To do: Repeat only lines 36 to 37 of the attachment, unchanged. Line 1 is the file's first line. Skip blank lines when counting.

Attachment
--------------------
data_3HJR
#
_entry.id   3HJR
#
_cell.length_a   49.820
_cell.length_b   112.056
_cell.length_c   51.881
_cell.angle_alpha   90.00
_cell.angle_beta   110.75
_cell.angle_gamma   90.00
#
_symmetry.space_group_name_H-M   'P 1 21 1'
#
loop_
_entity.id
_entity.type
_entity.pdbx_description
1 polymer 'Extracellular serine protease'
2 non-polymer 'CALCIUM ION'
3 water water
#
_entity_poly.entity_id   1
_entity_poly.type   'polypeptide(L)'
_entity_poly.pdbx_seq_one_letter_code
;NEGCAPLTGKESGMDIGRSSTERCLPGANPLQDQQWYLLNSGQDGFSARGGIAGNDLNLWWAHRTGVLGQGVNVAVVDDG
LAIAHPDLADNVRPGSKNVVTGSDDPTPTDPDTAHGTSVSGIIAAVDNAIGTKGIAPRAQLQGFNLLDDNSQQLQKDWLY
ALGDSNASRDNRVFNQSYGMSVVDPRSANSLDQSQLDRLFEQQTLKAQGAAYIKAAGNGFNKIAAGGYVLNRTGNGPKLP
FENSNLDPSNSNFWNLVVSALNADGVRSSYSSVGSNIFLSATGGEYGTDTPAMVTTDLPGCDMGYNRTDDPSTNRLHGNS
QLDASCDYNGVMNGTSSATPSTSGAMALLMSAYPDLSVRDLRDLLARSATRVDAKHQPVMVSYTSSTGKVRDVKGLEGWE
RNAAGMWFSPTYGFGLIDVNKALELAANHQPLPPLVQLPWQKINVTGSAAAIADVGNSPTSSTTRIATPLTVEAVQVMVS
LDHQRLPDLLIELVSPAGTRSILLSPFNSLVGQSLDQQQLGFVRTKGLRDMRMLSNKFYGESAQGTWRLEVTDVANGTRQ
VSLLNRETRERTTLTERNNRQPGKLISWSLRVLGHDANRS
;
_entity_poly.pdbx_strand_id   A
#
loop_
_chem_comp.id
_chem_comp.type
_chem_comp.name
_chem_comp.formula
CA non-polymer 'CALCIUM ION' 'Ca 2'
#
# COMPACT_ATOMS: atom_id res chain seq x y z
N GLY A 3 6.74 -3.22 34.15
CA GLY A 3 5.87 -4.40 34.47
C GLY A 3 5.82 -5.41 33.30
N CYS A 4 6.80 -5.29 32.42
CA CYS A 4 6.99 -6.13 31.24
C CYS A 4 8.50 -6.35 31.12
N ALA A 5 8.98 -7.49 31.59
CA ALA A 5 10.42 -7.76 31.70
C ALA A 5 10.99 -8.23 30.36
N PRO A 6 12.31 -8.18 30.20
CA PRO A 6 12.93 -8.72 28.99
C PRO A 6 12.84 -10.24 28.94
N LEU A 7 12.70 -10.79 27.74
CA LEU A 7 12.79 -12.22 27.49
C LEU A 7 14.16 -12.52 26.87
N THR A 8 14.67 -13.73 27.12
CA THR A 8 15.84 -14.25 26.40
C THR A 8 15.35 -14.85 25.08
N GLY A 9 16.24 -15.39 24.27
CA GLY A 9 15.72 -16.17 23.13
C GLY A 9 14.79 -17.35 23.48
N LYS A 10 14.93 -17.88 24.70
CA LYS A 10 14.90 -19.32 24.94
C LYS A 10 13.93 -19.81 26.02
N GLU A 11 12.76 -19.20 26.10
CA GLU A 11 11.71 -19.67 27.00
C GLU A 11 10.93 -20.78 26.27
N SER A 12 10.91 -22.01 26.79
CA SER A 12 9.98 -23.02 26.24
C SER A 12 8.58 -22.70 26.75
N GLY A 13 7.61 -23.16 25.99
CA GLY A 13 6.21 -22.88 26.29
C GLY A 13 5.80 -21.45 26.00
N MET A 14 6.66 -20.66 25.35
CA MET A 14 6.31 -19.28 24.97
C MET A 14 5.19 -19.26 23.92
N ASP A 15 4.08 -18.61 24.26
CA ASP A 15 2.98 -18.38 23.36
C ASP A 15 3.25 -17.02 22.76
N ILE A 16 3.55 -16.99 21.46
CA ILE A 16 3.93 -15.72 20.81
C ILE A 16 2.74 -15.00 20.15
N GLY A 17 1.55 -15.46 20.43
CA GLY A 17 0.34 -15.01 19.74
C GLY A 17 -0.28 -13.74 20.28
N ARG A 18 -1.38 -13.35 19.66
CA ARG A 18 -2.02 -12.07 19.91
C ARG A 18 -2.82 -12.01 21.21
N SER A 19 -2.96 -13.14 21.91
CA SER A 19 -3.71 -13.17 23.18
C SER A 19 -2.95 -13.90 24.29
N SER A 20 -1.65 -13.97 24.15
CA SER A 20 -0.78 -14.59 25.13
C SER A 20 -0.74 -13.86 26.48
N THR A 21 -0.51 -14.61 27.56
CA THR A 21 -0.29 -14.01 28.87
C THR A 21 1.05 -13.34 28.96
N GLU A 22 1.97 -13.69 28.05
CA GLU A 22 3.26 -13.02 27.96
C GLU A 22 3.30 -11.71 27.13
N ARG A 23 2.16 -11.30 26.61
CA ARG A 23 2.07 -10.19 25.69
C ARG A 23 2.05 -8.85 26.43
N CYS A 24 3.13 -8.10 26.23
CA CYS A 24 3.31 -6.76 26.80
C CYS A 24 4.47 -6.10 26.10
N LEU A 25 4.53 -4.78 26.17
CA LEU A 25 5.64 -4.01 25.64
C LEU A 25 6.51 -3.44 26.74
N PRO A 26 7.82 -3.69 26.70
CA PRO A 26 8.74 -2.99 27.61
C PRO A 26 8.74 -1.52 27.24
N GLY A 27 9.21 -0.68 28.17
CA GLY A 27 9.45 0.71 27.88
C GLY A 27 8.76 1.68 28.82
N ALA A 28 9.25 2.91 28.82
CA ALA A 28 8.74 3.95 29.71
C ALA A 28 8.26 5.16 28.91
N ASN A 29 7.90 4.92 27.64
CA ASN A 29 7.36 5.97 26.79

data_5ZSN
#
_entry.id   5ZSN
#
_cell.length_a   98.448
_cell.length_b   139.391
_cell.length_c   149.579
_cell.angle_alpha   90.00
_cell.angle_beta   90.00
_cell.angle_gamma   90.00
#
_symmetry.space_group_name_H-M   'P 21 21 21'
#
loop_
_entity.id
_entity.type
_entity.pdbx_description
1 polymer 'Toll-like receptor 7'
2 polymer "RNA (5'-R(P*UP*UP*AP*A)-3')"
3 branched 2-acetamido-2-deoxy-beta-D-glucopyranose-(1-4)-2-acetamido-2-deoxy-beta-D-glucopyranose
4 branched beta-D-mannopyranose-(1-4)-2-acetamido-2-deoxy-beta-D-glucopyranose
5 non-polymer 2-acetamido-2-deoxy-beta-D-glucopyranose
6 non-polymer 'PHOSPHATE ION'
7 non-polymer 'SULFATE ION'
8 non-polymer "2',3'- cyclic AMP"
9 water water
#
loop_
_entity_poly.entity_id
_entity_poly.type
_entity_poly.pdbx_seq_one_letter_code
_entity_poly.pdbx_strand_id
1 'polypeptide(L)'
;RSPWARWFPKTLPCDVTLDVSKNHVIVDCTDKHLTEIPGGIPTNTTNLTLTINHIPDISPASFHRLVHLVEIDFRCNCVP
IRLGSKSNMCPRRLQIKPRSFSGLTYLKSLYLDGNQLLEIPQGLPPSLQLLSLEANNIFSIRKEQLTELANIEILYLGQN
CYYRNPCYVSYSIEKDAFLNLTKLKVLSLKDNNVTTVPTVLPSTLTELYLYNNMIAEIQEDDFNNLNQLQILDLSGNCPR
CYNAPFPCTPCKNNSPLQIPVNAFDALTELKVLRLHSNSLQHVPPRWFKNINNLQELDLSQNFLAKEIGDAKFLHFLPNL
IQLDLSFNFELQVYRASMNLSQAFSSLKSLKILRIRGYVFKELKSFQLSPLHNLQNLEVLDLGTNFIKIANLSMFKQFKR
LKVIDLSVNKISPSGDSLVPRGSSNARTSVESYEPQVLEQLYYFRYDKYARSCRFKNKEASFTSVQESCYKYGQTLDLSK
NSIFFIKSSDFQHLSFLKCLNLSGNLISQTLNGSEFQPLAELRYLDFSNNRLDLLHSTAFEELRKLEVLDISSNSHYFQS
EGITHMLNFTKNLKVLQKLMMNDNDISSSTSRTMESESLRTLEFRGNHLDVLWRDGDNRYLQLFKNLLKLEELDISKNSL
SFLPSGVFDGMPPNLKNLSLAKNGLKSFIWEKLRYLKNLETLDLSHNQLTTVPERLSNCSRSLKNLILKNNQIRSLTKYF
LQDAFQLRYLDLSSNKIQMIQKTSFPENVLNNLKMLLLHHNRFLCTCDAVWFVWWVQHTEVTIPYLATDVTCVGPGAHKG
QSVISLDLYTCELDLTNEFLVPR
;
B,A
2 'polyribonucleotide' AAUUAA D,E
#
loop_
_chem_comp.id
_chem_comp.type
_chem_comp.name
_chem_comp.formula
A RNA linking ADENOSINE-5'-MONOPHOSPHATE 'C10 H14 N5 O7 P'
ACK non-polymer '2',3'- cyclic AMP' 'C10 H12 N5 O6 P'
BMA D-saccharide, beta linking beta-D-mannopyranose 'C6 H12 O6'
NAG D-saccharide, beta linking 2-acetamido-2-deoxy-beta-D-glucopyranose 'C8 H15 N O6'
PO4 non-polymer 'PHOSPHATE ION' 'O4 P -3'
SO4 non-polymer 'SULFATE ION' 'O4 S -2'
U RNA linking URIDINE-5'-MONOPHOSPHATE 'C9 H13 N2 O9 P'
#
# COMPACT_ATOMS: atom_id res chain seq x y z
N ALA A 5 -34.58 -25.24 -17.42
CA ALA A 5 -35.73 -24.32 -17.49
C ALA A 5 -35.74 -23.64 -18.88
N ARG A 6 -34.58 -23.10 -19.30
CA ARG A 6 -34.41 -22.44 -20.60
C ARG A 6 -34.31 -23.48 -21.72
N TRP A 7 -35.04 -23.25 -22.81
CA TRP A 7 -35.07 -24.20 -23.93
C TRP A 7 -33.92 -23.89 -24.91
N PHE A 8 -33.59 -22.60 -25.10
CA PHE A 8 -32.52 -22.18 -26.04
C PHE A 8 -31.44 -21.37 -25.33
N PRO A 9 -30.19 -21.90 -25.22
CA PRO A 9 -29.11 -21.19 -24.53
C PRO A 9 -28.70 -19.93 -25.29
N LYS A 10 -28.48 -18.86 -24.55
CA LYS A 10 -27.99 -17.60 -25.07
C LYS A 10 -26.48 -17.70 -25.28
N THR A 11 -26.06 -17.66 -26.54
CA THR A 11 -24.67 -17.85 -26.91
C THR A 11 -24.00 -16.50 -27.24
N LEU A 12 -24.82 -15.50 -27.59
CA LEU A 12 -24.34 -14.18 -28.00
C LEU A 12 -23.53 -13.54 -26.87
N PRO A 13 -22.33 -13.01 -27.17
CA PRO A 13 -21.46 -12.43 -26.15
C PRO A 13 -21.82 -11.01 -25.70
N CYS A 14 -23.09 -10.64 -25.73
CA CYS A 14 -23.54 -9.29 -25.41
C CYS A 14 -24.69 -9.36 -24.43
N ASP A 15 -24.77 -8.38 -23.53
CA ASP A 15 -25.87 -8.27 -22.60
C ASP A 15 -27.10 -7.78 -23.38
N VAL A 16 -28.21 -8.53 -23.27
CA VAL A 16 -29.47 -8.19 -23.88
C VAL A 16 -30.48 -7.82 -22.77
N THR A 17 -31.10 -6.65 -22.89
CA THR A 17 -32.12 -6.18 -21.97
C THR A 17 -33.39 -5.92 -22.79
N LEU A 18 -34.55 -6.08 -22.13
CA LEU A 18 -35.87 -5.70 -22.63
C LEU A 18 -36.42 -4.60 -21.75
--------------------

loop_
_chem_comp.id